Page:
I often read blogs where writers are told to avoid overused expressions like the plague. That would mean that all idiomatic and figurative language are off the table. The arguments are that triteness weakens prose and that readers gloss over anything overused.
In my humble opinion, there are ways to update clichés so that they have resonance, and more often than not, end up having a humorous effect.
To prove my point, here are a few recognizable examples of successful, reworked clichés:
-Lock, Stock and Two Smoking Barrels (freshened from the original idiom Lock, Stock and Barrel, meaning everything or every part of the weapon.)
-Orange is the New Black (freshened from two common sayings: the new black and something is the new something.)
-My Sister’s Keeper (freshened from the biblical passage Am I my brother’s keeper?)
Some examples or reworked clichés from my writing:
Cliché: kick to the curb
Rewrite: The next day, while looking out from the gabled walk-out porch off their second-story bedroom, Jill had another realization. She was admiring her perfectly manicured lawn at the time, and within five minutes, she’d kicked Fred’s sorry ass to the other side of it.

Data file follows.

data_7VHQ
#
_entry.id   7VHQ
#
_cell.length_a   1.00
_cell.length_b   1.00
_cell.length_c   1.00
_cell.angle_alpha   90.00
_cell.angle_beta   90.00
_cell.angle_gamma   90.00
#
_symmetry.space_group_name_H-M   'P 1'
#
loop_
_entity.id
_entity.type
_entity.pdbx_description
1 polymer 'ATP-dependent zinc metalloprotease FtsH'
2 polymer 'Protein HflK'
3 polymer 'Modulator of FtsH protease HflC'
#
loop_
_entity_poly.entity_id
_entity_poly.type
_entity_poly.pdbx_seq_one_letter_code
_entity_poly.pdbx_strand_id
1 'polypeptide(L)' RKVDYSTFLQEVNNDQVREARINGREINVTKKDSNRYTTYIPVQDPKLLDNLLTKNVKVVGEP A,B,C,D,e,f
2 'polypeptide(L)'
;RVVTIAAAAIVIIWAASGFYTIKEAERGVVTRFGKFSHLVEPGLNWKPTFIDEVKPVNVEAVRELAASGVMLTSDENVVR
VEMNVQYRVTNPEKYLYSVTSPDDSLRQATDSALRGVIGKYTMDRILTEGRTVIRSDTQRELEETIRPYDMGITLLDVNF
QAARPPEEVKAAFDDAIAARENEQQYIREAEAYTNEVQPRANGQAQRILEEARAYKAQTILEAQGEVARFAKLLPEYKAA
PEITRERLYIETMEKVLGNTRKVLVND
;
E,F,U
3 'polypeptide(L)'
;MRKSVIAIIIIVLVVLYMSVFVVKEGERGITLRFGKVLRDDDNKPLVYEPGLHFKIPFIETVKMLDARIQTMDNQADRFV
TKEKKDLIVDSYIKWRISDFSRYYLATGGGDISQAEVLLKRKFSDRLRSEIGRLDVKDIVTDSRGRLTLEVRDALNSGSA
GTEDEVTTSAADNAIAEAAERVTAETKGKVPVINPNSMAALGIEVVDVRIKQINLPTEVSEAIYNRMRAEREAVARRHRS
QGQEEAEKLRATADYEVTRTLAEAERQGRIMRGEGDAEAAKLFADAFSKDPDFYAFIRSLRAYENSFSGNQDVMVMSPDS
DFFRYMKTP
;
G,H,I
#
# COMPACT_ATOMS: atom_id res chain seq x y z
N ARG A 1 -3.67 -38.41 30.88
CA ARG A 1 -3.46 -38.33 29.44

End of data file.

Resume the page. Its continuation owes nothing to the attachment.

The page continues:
Cliché: equal parts, most often found in recipes
Rewrite: Jill sidled up to the armrest on her sister’s hand-me-down couch—which she hypothesized was filled with equal parts stuffing and dust mites—and something crackled below her.
Cliché: workhorse AND battle-axe
Rewrite: She assumed that was code for, HR is making me take it easy on you, because under usual circumstances, she was the workhorse to his battle-axe.
This post is part of the #AuthorToolboxBlogHop. So many great blogs to keep hopping through. Click here to join the hop and to see what other writing tips you can glean from this month’s edition.
I’d love to hear your thoughts in the comments. Do you agree or disagree with my logic? Can you refresh one of these these tired expressions? Deer in headlights, needle in a haystack, steal someone’s thunder, bite the dust, better late than never, recipe for disaster, death by a thousand cuts, built like a tank, fall on your sword…or any other cliché?